"Then we began to make 'connections' to begin a process of collecting and selecting ideas"
The booklet features this diagram, which shows the way Dorothy categorised different strands of the commission:
Envisioning: taking ideas; assisting others to “see” choices in garden situation
What is feasible? in site
The final presentation requires creative forms of “picturing”
Communicating: finding different “voices” to inform, share and find common ground amongst variety of ideas
Public voice: finding how to engage in discourse; how to make the garden owned and used by a variety of people
The final form of the garden requires information related to the service and people. The human garden [illegible] for need.
Plants: essential that wise informed choices are made; the site; the seasons; the symbolic; the development through time
Water: many forms; safety; durability; technicality; sources and power; plant growth; conservation, energy, light, colour
Engineering and art must find a working arrangement to fulfil nature and art in use for purposes.
The final garden form relies upon knowledge on these two fronts. “Fitness for purpose.”
Dreams and stories of the garden
"Then we wanted each of us to give you a gift - stories and 'dreams' of the garden."
Here are some examples.
It all started when my mum went into hospital to have a baby. I was told to go to the garden. They gave me directions and said “We will get you when your mom is ready.” I made my way towards the snowdrop garden. When I got there the only thing that was going through my head was “does my mum not love me?” I was now in the garden. It was so beautiful. I ran through an arch of pink roses, as I reached the corner, I saw a bubbling pond. It filled me with happiness. Then it was time to go. I knew my mum loved me.
I am the courtyard cat. I live in this hospital garden. Lots of people come and sit on the bench by the pond and watch the fish (the ones I haven't eaten yet, anyway). Some people cry and weep, others just sit and read. I wander around in and out of the pots and balls and then I go and greet them. I sit next to them and comfort them.
And then we thought you might be interested in our ideas for developments which may “spin off” around, in and for the garden.
We have considered how the garden may create opportunities for spin-off development.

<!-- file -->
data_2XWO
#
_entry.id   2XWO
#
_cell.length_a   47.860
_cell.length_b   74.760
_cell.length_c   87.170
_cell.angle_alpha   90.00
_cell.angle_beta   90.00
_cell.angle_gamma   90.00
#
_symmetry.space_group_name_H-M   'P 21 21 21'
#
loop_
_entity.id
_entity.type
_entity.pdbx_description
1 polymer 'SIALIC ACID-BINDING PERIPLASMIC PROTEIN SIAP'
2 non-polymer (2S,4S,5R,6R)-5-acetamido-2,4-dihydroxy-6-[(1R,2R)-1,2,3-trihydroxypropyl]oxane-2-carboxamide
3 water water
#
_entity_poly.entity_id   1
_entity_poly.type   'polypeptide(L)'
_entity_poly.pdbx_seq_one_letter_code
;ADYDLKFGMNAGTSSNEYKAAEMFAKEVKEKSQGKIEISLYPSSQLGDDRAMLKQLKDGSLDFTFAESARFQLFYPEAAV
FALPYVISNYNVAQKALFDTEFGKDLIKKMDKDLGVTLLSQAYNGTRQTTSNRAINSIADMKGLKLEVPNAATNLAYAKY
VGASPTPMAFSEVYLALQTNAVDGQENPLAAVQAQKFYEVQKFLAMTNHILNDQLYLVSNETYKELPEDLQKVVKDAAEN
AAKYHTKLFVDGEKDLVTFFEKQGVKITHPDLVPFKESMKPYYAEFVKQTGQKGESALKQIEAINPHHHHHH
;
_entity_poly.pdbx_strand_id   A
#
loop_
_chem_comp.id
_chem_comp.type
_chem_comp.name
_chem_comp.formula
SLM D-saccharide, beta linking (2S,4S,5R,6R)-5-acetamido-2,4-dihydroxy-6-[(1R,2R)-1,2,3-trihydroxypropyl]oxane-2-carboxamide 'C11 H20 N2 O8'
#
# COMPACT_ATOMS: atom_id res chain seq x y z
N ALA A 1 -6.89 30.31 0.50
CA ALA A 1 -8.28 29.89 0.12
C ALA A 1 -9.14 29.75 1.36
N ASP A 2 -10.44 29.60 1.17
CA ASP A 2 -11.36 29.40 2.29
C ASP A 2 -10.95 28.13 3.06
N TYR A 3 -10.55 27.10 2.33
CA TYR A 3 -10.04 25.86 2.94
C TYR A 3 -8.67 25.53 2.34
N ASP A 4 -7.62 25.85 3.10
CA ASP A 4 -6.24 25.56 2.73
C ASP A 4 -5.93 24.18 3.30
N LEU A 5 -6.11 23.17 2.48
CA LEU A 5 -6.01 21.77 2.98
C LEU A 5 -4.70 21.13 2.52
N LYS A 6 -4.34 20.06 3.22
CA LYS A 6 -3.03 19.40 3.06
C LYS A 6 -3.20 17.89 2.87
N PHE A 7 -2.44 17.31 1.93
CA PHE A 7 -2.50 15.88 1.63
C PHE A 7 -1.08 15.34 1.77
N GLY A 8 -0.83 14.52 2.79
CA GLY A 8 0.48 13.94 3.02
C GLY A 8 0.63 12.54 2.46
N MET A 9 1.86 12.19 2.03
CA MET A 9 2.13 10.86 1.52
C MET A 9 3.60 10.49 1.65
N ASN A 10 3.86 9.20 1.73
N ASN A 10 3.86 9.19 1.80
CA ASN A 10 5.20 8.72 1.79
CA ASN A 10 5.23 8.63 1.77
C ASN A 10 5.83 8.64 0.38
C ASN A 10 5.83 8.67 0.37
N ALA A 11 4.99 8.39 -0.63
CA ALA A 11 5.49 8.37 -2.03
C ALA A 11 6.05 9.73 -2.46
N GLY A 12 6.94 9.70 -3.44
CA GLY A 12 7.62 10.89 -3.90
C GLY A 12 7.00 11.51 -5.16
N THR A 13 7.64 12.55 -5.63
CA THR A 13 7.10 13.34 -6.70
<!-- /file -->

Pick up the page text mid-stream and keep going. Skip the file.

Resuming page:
Some have been suggested to us by our parents; some we have considered as the garden commission grew and plans developed.
We recognise such suggestions will require time and organisation but we believe these could help people realise the importance of the garden to the lives of all those who may use it.
We also believe that these ideas may help to sustain the garden in future time in financial ways.....
Here are some examples of the suggested "spin-offs."
Regular photographs of the garden, seasonal and on special days, such as:
a snowdrop week in February to celebrate the name;
any special occasion to mark an event;
a choir event, or a drama, or a chamber concert or Morris dancing.
The photographs will become part of the garden archive and could be printed as postcards or greeting cards.
A bookshop area might sell books and even leaflets about healing herbs, recipes, old remedies collected from elderly residents, poems and extracts from literature about gardens, their virtues, uses and care.
A “writer in residence” or an “artist in residence” but collect storeys of people waiting, about their gardens, living memories: these can be anonymous but become a “volume” to be read and browsed through, and “grown” through time. We know of a medical centre where such stories have become a reference point for clients who read of others’ responses to their healing experiences and recognised by the medical practitioners as being central to all the work of the practice.
A changing exhibition of users’ responses to the garden in the corridor areas near the garden - paper, a pin board and a pen....
A changing sculpture that users can alter – a living piece that reflects the users’ presence. This could be a rearrangement to pieces or a changing configuration of stones, wood, bricks, metal. People would be invited to move the pieces in any way they wanted. They could invent a title or leave a note about the meaning.
Other suggestions included: a hospital "Book of Days"; a group of art students following the garden for a year, with their work sold as prints or a calendar etc.; recordings with water effects, "relaxation" tapes; garden "vantage points," and so on.
The booklet includes a number of pages detailing traditional days of celebration throughout the year, such as Candlemas Day and May Day
Our thanks to Gibby Raine (who took part in the Hexham Garden commission), for giving us a copy of the booklet
Sources: (1) From: “Çağdaş Drama Derneği Çarşamba Şöyleşileri 28 Ekim 2009 Güç Vericiler ve Alıcılar Arasında Önemli Karşılaşmalar” by Dorothy Heathcote. In: Yaratıcı Drama Dergisi 9/10 (2010), pp.215-230; here p.221 / p.230. The article is published in Turkish and English. There are some errors in the English version: in the Turkish version, for example, Dorothy speaks of “ruhaniligin”, or spirituality, and in the English version, the word is transcribed as “spiritually” – clearly a mistake. We have slightly amended the English version. The quote from Steve Chalke and Anthony Watkis is from the book Intelligent Church (2009), p.70.